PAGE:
Sequenom, Inc. v Ariosa Diagnostics, Inc.  FCA 1011 (27 June 2019)
A recent Federal Court of Australia decision held that methods of medical diagnosis are clearly patentable subject matter in Australia. The Federal Court of Australia has taken the opposite position as compared to the corresponding litigation in the United States of America. 
The main claim of the patent in suit was directed to: A detection method performed on a maternal serum or plasma sample from a pregnant female, which method comprises detecting the presence of a nucleic acid of foetal origin in the sample.
In simple terms, the Court held that the two (2) necessary criteria for eligible patentable subject matter for inventions falling within the boundaries of existing established patentable subject matter such as these are:
1. Whether the invention as claimed is for a product made, or a process producing an outcome as a result of human action; and
2. Whether the invention as claimed has economic utility.
The Court held that there was no claim to the product or presence of cffDNA but rather to a method by which the discovery of the existence of cffDNA can be put to practical use.The significant advantage over existing fetal detection methods has its own economic utility. 
The patent in suit did not simply claim the discovery of cffDNA in maternal blood (the “discovery”). Rather, it claims a new and inventive practical application of the discovery comprising a method requiring human action to detect, in an artificially created sample of maternal plasma or serum, a DNA sequence as being of foetal rather than maternal origin. Prior to the invention, no-one had worked or was working a method comprising detection of cffDNA in plasma or serum samples extracted from pregnant females.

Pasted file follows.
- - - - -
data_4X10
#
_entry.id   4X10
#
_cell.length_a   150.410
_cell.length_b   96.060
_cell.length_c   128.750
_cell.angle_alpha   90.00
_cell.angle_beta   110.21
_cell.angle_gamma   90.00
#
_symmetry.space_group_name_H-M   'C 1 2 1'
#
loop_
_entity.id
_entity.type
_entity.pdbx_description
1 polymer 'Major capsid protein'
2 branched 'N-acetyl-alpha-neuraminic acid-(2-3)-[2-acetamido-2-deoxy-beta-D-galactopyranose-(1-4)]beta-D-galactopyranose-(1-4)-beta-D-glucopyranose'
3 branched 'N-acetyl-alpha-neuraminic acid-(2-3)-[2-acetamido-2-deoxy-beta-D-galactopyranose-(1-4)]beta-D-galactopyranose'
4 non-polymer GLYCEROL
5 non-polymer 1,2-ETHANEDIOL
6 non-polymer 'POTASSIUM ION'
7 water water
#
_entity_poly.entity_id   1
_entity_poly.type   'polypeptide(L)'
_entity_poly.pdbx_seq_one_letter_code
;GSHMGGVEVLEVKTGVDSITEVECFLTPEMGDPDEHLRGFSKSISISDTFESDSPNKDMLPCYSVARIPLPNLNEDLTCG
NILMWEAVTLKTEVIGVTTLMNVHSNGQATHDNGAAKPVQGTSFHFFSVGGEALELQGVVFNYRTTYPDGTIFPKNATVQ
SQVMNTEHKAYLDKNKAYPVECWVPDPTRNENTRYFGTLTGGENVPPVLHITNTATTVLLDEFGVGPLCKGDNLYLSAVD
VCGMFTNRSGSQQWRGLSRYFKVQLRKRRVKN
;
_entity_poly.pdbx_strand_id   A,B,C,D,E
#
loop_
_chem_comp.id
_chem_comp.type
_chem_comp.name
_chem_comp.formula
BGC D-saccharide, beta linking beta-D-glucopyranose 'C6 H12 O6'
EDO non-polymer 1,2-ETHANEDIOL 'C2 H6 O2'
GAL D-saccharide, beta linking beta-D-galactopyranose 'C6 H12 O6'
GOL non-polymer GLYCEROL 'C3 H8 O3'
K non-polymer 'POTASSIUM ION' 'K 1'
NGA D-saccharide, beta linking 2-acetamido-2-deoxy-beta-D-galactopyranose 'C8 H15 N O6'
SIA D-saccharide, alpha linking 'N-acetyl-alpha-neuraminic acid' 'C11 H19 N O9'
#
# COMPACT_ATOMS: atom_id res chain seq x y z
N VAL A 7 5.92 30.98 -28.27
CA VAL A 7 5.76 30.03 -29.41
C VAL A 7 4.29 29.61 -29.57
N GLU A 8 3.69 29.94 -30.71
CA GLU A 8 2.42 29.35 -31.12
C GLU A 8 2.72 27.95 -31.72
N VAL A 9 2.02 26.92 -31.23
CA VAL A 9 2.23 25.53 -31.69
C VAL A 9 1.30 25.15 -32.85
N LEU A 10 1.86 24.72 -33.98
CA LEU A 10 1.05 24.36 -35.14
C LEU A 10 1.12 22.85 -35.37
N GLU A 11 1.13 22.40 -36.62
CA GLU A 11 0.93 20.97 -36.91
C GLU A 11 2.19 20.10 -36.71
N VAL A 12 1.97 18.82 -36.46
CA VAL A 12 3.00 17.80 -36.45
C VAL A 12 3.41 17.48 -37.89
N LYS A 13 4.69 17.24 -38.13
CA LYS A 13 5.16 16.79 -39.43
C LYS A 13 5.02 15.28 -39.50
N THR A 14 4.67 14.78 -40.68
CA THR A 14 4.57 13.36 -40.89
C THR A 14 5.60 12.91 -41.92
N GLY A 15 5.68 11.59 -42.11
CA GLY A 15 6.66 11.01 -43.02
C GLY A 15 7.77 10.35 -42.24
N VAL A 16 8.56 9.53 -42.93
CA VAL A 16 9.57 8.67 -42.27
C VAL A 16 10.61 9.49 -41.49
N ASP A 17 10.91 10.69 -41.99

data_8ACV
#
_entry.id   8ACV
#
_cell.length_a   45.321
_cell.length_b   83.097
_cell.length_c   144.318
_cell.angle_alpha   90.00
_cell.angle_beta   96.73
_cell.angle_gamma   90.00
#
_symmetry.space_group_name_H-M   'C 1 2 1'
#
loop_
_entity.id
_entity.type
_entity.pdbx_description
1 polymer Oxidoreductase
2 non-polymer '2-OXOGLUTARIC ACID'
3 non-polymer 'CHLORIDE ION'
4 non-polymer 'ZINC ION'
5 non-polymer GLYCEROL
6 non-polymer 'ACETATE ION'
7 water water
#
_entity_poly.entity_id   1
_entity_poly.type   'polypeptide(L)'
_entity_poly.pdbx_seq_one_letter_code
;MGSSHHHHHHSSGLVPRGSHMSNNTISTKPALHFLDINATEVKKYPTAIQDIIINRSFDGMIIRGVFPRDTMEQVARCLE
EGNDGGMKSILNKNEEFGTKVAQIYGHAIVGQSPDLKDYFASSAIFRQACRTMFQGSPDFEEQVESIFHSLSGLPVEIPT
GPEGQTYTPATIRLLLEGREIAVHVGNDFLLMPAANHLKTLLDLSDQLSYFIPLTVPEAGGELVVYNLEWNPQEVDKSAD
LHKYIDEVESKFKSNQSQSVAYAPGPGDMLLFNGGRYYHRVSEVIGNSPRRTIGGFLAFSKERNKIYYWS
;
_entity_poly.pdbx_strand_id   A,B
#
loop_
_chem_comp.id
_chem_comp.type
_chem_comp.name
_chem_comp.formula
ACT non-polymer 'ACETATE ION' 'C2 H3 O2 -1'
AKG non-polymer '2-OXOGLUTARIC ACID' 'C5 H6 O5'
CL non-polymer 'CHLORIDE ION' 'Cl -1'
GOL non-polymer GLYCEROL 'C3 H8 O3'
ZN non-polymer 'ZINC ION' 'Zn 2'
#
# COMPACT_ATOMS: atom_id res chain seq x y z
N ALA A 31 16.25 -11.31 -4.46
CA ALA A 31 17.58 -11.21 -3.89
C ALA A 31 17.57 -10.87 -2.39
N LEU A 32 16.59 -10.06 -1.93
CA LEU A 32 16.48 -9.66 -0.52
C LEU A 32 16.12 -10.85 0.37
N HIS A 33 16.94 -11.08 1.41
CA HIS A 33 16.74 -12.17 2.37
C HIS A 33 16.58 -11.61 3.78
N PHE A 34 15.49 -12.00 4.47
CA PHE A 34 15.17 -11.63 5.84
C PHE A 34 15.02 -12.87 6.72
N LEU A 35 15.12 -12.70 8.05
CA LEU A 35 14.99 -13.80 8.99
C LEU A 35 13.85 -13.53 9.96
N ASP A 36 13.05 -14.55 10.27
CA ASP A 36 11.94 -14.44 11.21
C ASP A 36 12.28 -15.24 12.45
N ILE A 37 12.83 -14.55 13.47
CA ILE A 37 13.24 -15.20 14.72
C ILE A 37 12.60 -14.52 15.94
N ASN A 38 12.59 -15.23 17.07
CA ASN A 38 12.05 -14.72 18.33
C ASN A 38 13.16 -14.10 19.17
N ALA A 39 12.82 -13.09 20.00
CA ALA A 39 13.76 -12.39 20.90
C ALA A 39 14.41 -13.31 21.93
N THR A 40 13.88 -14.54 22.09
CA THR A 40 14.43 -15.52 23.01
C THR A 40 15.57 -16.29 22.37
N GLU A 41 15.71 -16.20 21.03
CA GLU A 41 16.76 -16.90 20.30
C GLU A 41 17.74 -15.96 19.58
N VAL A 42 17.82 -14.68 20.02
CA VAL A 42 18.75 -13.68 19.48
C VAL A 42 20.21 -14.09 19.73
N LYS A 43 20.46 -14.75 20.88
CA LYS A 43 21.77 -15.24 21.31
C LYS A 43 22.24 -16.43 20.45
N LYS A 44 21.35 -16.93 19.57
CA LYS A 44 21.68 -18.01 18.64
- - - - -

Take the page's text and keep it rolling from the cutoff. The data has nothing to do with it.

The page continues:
The Federal Court of Australia cited the corresponding case in the United States of America commenting that the result of the US Court’s approach in the dissection of the claims into their constituent parts, is contrary to the legal methodology under Australian Law. It was also noted by the Court that the corresponding litigation in the United Kingdom held such subject matter was patentable.
Adrian M Trioli Patent and Trade Mark Attorney – 25th July 2019
 Sequenom, Inc. v Ariosa Diagnostics, Inc.  FCA 1011 (27 June 2019)
 Ariosa Diagnostics Inc. Sequenom, Inc. 788 F3d 1371 (3d Cir 2015)
 Ibid 1 at ,  & 
 Ibid 1 at paragraph  Citing National Research Development Corporation v Commissioner of Patents (1959) 102 CLR 252 (NRDC) & Cancer Voices Australia v Myriad Genetics Inc (2013) 99 IPR 567 (Myriad)
 Ibid 1 at paragraph 
 Ibid 1 at paragraph 
 Ibid 2
 Ibid 1 at paragraph  Citing NRDC and Myriad
 Ibid 1 at paragraph  citing Illumina, Inc v Premaitha Health Plc  EWHC 2930